Poetry Sunday: To Daffodils by Robert Herrick

What flower is more emblematic of spring than the daffodil? Poet Robert Herrick certainly found it to be so. And like the daffodil, our "spring," too, is all too brief.  To Daffodils by Robert Herrick Fair Daffodils, we weep to see You haste away so soon; As yet the early-rising sun Has not attain'd his noon. Stay, stay, Until the hasting day Has run But to the even-song; And, having pray'd together, we Will go with you along. We have short time to stay, as you, We have as short a spring; As quick a growth to meet decay, As you, or anything. We die As your hours do, and dry Away, Like to the summer's rain; Or as the pearls of morning's dew, Ne'er to be found again. Note : This poem always brings to mind one of my favorite songs by Ian and Sylvia back in the day. (Yes, I am that old!)  

This week in birds - #584

  A roundup of the week's news of birds and the environment : A Killdeer views the world from atop a fallen log. *~*~*~* The headline said that scientists are divided regarding the climate crisis and I'm thinking, "When were scientists ever NOT divided and how is that the headline?" *~*~*~* There's no division over the fact that last year was the hottest year on record . *~*~*~* Our plant hardiness zones are changing . *~*~*~* The fossilized remains of the earliest known forest have been found.  *~*~*~* And in news of human fossils, a site in Ethiopia has revealed the oldest known arrowheads . They are from 74,000 years ago.  *~*~*~* In the state of Washington, a woman on a biking trip was attacked by a cougar . Fortunately, her friends were able to rescue her from the cat's jaws. *~*~*~* In Slovakia, it is bears that have been attacking people. Five people have been injured in attacks this week. *~*~*~* The Philippine Eagle is an endangered species with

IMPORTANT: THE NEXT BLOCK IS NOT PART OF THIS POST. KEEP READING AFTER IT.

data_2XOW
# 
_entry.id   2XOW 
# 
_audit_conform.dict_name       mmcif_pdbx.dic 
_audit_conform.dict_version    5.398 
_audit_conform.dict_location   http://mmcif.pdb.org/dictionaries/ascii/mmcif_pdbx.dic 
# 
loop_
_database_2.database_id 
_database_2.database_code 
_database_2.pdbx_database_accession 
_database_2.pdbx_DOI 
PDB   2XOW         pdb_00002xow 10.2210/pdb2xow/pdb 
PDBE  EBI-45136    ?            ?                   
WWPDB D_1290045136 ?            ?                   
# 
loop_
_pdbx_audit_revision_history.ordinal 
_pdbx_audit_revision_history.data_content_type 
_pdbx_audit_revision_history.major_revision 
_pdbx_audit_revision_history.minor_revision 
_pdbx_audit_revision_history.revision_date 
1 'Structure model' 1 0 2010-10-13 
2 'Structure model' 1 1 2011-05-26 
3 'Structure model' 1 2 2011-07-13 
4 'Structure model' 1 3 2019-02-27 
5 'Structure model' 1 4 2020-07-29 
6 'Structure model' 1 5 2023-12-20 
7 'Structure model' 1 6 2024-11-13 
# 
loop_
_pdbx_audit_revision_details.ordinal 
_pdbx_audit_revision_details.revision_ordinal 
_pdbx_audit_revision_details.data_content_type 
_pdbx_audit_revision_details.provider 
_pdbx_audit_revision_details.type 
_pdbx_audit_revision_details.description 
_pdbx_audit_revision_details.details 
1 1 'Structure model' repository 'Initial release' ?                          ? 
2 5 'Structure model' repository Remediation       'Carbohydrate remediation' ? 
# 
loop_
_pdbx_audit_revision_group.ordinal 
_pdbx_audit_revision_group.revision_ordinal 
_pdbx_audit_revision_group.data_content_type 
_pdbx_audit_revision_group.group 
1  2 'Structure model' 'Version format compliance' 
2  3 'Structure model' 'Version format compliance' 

Poetry Sunday: St. Patrick's Day: With an Irish Shamrock by Charlotte Elizabeth Tonna

Happy St. Patrick's Day to all who celebrate it...and even those who don't! And here's a poem for you from almost a hundred years ago in honor of this day. St. Patrick's Day: With an Irish Shamrock by Charlotte Elizabeth Tonna From the region of zephyrs, the Emerald isle, The land of thy birth, in my freshness I come, To waken this long-cherished morn with a smile,      And breathe o’er thy spirit the whispers of home. O welcome the stranger from Erin’s green sod;   I sprang where the bones of thy fathers repose, I grew where thy free step in infancy trod,   Ere the world threw around thee its wiles and its woes.          But sprightlier themes          Enliven the dreams, My dew-dropping leaflets unfold to impart:          To loftiest emotion          Of patriot devotion, I wake the full chord of an Irishman’s heart. The rose is expanding her petals of pride,      And points to the laurels o’erarching her tree; And the hardy Bur-thistle stands rooted beside,